Fibromyalgia Symptoms: Bruxism
Bruxism is the medical term used to describe teeth grinding, gnashing, or clenching that most frequently affects individuals at night. For people with fibromyalgia syndrome, bruxism represents one type of fibromyalgia symptom that is closely related to sleep disturbances. Bruxism symptoms range from mild to severe, and may require medical treatment to prevent further complications.
In general, the causes of bruxism are attributed to the following factors:
- suppressed emotions such as anger
- aggressive or competitive personality type
- hyperactive personality
While individuals with fibromyalgia may experience bruxism symptoms as a result of these common causes - which may indeed be a result of experiencing other fibromyalgia symptoms - bruxism in individuals with fibromyalgia is more frequently associated with a related condition known as Temporomandibular Joint Disorder (TMJD).
Bruxism Symptoms and Fibromyalgia
Approximately 75% of people with fibromyalgia are also affected by TMJD, which causes muscle pain in the face, neck, shoulders and back, and often leads to jaw clenching and teeth grinding.
Nocturnal bruxism refers to teeth grinding that takes place at night, while an individual is asleep. Sufferers will begin to clench the muscles in the face, which leads to teeth grinding. Individuals may not be aware of this behavior but wake up with pain in the jaw area. The following are some commonly experienced bruxism symptoms:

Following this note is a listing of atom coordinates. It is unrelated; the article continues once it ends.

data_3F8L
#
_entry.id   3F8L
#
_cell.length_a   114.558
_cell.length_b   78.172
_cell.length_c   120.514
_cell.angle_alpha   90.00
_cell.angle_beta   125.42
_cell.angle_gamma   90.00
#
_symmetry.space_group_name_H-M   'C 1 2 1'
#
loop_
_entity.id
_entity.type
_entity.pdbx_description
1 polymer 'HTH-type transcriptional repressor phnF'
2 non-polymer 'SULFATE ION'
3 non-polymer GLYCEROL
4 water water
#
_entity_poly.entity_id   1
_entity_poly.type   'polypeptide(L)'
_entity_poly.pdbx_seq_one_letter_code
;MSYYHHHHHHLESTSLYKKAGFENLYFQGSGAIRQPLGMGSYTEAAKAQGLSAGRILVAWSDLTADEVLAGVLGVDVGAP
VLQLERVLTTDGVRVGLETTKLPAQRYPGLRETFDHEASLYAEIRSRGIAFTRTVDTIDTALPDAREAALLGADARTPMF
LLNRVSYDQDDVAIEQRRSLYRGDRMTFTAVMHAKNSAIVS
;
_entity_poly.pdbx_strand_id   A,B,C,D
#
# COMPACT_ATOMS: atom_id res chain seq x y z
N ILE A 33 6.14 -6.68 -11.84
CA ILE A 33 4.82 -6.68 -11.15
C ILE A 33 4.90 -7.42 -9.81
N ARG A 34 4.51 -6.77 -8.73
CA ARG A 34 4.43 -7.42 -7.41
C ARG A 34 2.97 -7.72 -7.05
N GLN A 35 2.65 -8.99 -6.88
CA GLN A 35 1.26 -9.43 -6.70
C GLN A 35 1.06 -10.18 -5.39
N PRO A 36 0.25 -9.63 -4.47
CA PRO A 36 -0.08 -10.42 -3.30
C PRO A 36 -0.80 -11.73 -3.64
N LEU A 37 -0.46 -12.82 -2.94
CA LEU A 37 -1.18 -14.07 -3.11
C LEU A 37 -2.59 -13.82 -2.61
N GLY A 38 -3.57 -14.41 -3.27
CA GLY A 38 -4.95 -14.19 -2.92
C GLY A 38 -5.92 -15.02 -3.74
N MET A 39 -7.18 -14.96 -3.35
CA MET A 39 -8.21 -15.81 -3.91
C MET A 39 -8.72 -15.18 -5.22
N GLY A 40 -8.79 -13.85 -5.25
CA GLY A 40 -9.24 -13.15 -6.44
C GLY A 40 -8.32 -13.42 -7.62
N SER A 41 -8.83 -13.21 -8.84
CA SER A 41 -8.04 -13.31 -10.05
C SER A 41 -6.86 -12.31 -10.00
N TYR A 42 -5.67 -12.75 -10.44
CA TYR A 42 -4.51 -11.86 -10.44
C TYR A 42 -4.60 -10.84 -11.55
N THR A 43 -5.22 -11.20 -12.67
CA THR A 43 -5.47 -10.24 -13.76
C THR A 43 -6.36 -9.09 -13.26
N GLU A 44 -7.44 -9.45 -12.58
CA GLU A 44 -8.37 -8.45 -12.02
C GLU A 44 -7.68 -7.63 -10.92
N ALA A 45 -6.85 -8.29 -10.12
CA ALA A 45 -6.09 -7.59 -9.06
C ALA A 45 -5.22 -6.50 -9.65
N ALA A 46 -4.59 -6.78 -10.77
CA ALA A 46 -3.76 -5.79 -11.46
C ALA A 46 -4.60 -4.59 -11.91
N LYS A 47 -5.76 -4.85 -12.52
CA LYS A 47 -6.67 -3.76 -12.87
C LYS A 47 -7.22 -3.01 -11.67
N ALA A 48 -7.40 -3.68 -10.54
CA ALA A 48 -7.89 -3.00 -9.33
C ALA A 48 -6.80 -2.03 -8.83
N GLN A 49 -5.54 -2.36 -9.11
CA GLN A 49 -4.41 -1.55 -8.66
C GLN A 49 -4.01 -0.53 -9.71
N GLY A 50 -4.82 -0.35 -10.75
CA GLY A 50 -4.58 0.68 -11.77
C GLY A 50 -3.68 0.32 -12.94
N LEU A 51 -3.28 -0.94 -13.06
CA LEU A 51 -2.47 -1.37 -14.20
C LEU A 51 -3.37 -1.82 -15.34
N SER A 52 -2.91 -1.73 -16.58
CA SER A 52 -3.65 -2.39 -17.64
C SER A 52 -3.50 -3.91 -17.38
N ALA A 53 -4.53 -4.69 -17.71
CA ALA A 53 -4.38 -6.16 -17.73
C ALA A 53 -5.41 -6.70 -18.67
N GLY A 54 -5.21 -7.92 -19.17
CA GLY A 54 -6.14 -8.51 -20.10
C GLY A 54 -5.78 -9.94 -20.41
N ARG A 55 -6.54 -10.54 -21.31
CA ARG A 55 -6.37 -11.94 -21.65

- teeth grinding or clenching that wakes up your partner during sleep
- worn down, flattened or chipped teeth
- increased tooth sensitivity or other dental problems
- jaw pain or tightness
- ear ache due to jaw contractions
- chronic facial pain
- chewed tissue inside the mouth
There are many at-home bruxism remedies as well as medical treatment options available to stop teeth grinding. Some of the medical interventions used for bruxism treatment include the following:
- stress management with professional counseling to promote relaxation such as meditation or exercise
- mouth guards to prevent teeth grinding
- dental reconstructive treatment to align the teeth or repair damage
- behavior therapy to realign mouth and jaw muscles
- muscle relaxants to be taken before bed
- Botulinum toxin (botox) injections
Some of the home remedies available to help stop teeth grinding include the following:
- eating an apple, carrot or cauliflower before going to bed to cal and overactive mouth
- applying a warm washcloth around the sides of the face to relax clenched muscles before bedtime. This can help prevent headaches
- practicing stress relief measures such as taking warm baths or massaging tense muscles in the neck, shoulders and face
- sleeping on your back
- using contoured pillows under your face while keeping a regular pillow between your arms. This will minimize strain on your jaw and neck
- avoiding the consumption of alcohol and minimizing your intake of caffeine, sugary candy and pastries
Speak to your doctor for information and recommended treatment for your case if you are affected by bruxism.